1. that you have been involved in an accident,
2. that the accident occurred while at work or in furtherance of your employment duties, and,
3. that you are under permanent restrictions,OR
4. that you have a permanent injury
Frequently, doctors’ opinions will vary and conflict with one another. Just because the company designated doctor believes that you have no permanent injury or restrictions, does NOT mean you are NOT entitled to any award for permanent disability benefits.
Once it has been determined by a Judge that you do, in fact, have a permanent injury or restrictions based on medical and lay (family, friends, co-workers, etc.) testimony, the Judge can then go on to award an injured worker what is known as permanent partial disability benefits. Tenn. Code Ann. Sec. 50-6-207 provides a ‘schedule’ for benefits payable for injuries to each body part and injuries to the body as a whole. If your injury is not an injury to a ‘scheduled member’, you could be entitled to a percentage of 400 weeks compensation, an injury to the body as a whole.
The extent of vocational disability is a question of fact for the trial court to determine from all of the evidence." See Corcoran, 746 S.W.2d at 458. In determining vocational disability, the judge has to consider whether the employee's earning capacity in the open labor market has been diminished due to the injury. Id. at 459. In making this determination, courts should consider "many pertinent factors, including job skills, education, training, duration of disability, and job opportunities for the disabled, in addition to the anatomical disability testified to by medical experts." Clark v. National Union Fire Ins. Co., 774 S.W.2d 586, 588 (Tenn. 1989).
The fact that an injured employee returns to work after the injury is relevant in determining vocational disability, but it is not controlling and is only one of many factors to be considered. Clark,774 S.W.2d at 589. In fact, vocational disability exists despite an employee's return to employment, "if the employee's ability to earn wages in any form of employment that would have been available to him in an uninjured condition is diminished by an injury." Id.
The injured employee’s testimony about his physical condition and resulting disabilities must also be evaluated. Uptain Constr. Co. v. McClain, 526 S.W.2d 458, 459 (Tenn. 1975).A judge is required to consider both expert and lay testimony when deciding the extent of an employee's disability. Hinson v. Wal-Mart Stores, Inc., 654 S.W.2d 675, 677 (Tenn. 1983).This is not a simple or ‘wrote’ task for the judge. Every case of permanent disability is different. The same injury can affect different workers in a different way.
Workers with a greater medical disability might be entitled to more permanent disability benefits than those with a lesser medical disability rating. Older workers may not heal as quickly or recover from accidents as younger workers with the same injury. Persons with a higher level of education tend to have more job opportunities than those with a lesser amount of education, especially in today’s depressed job market. If you have had specific vocational training to work in a certain business or trade (for example, formal training as a plumber, welder, carpenter, electrician, nurse’s assistant, etc.), the impact of an on the job injury would be less for you than perhaps someone who has absolutely no vocational training.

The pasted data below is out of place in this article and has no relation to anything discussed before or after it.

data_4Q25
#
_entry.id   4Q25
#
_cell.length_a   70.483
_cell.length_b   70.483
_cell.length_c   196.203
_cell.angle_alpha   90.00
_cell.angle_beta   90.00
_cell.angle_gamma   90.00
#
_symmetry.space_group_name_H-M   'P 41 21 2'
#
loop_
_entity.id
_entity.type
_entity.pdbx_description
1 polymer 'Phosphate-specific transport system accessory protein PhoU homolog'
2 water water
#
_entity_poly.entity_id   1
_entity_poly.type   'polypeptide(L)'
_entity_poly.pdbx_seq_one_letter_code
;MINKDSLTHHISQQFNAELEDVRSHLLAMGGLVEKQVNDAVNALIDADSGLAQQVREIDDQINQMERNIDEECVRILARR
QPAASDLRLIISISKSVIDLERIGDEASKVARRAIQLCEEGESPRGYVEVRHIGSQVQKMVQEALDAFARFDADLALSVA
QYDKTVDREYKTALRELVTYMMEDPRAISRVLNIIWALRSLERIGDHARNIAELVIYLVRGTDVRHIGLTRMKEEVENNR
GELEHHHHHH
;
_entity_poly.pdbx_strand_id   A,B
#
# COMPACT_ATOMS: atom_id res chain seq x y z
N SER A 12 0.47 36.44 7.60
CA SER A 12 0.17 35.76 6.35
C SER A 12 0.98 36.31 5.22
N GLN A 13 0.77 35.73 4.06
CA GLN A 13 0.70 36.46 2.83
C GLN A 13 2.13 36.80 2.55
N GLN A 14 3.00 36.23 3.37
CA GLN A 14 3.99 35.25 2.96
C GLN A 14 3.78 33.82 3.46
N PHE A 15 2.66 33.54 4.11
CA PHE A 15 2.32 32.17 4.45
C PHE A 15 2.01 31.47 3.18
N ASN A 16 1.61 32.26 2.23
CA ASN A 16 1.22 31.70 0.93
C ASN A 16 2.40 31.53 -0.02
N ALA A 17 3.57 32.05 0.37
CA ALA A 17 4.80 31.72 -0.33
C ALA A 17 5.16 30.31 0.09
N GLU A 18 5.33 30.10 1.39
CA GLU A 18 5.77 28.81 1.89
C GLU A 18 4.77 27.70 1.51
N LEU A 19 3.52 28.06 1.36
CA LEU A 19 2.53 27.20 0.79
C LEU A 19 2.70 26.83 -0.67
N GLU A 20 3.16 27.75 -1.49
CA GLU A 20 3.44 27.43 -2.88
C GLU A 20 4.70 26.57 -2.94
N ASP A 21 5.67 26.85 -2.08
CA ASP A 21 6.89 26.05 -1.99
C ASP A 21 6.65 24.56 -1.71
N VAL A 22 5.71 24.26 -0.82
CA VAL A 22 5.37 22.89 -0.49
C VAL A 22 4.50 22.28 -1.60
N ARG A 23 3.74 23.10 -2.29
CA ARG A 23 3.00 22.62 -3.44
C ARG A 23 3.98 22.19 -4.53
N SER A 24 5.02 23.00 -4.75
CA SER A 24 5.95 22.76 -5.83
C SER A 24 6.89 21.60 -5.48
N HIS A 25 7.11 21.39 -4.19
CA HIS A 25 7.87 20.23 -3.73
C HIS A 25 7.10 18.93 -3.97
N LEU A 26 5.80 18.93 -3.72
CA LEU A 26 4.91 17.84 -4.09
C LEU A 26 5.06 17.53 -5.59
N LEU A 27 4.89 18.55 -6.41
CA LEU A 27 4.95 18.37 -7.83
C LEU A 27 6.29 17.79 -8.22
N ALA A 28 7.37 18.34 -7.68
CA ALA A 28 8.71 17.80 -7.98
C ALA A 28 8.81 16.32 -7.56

In addition to the above considerations, a judge deciding your vocational disability is also limited by the provisions in Tenn. Code Ann. Sec. 50-6-241(b)
If you have had a ‘meaningful return to work’, with your pre injury employer at a wage equal to or greater than before the accident, you can receive no more than 1.5 times the highest doctor’s impairment rating.
If you have not had a ‘meaningful return to work’, you could receive as much as 6 times the highest doctor’s impairment rating.
However, before you decide the value of your case on your own without any help from this office or another competent workers compensation attorney, consider breaking down the preceding two (2) sentences as well as the provisions of Tenn. Code Ann. §50-6-241(b)
What is a ‘meaningful return to work’ under the statute and relevant case law? What doctor’s impairment rating are we talking about?? The opinion of the treating doctor that is hand-picked by the workers compensation insurance carrier for your employer??OR can the judge consider other the opinion of a family doctor or another doctor hired to perform an independent medical evaluation?
There are numerous cases decided by Tennessee courts that discuss what would constitute a meaningful return to work. Likewise, there are hundreds of doctors out there, opinions vary and the practice of medicine is NOT a black and white kind of thing. Medical guidelines on establishing disability are certainly subject to interpretation.
I recommend that any person who is injured on the job, who has even the slightest belief that he or she has a permanent injury or restrictions should seek the advice of an experienced workers compensation attorney. I offer a free consultation in workers compensation cases and promise that I will give your potential workers compensation claim thoughtful and careful consideration. Just complete the simple form on the home page of our website, ask for help with worker’s compensation and submit the information.
You can also call the Jackson office at 731-423-1888 or the Brentwood office at 615-371-6136.